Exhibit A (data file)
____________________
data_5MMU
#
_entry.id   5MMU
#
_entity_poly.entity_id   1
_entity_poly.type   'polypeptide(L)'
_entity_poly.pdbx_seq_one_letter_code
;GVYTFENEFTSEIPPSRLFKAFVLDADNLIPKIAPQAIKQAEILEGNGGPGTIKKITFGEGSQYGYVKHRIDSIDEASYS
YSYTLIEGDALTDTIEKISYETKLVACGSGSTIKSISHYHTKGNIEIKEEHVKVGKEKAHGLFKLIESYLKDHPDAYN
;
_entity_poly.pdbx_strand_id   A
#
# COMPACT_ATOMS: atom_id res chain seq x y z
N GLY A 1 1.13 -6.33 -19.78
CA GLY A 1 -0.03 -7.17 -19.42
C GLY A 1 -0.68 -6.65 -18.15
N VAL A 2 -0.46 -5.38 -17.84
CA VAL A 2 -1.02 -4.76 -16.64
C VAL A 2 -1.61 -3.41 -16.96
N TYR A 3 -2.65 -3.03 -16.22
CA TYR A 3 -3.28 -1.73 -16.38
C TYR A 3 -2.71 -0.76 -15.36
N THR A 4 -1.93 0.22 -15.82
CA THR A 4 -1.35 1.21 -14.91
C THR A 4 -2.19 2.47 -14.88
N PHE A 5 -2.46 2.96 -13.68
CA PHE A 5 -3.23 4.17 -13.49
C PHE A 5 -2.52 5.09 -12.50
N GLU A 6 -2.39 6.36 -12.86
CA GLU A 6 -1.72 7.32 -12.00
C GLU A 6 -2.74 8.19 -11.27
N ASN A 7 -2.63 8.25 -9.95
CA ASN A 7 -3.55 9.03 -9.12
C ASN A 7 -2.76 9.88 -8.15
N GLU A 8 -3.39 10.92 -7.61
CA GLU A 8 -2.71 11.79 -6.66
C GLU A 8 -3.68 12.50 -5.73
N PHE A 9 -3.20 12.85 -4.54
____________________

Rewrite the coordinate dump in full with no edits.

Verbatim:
data_5MMU
#
_entry.id   5MMU
#
_entity_poly.entity_id   1
_entity_poly.type   'polypeptide(L)'
_entity_poly.pdbx_seq_one_letter_code
;GVYTFENEFTSEIPPSRLFKAFVLDADNLIPKIAPQAIKQAEILEGNGGPGTIKKITFGEGSQYGYVKHRIDSIDEASYS
YSYTLIEGDALTDTIEKISYETKLVACGSGSTIKSISHYHTKGNIEIKEEHVKVGKEKAHGLFKLIESYLKDHPDAYN
;
_entity_poly.pdbx_strand_id   A
#
# COMPACT_ATOMS: atom_id res chain seq x y z
N GLY A 1 1.13 -6.33 -19.78
CA GLY A 1 -0.03 -7.17 -19.42
C GLY A 1 -0.68 -6.65 -18.15
N VAL A 2 -0.46 -5.38 -17.84
CA VAL A 2 -1.02 -4.76 -16.64
C VAL A 2 -1.61 -3.41 -16.96
N TYR A 3 -2.65 -3.03 -16.22
CA TYR A 3 -3.28 -1.73 -16.38
C TYR A 3 -2.71 -0.76 -15.36
N THR A 4 -1.93 0.22 -15.82
CA THR A 4 -1.35 1.21 -14.91
C THR A 4 -2.19 2.47 -14.88
N PHE A 5 -2.46 2.96 -13.68
CA PHE A 5 -3.23 4.17 -13.49
C PHE A 5 -2.52 5.09 -12.50
N GLU A 6 -2.39 6.36 -12.86
CA GLU A 6 -1.72 7.32 -12.00
C GLU A 6 -2.74 8.19 -11.27
N ASN A 7 -2.63 8.25 -9.95
CA ASN A 7 -3.55 9.03 -9.12
C ASN A 7 -2.76 9.88 -8.15
N GLU A 8 -3.39 10.92 -7.61
CA GLU A 8 -2.71 11.79 -6.66
C GLU A 8 -3.68 12.50 -5.73
N PHE A 9 -3.20 12.85 -4.54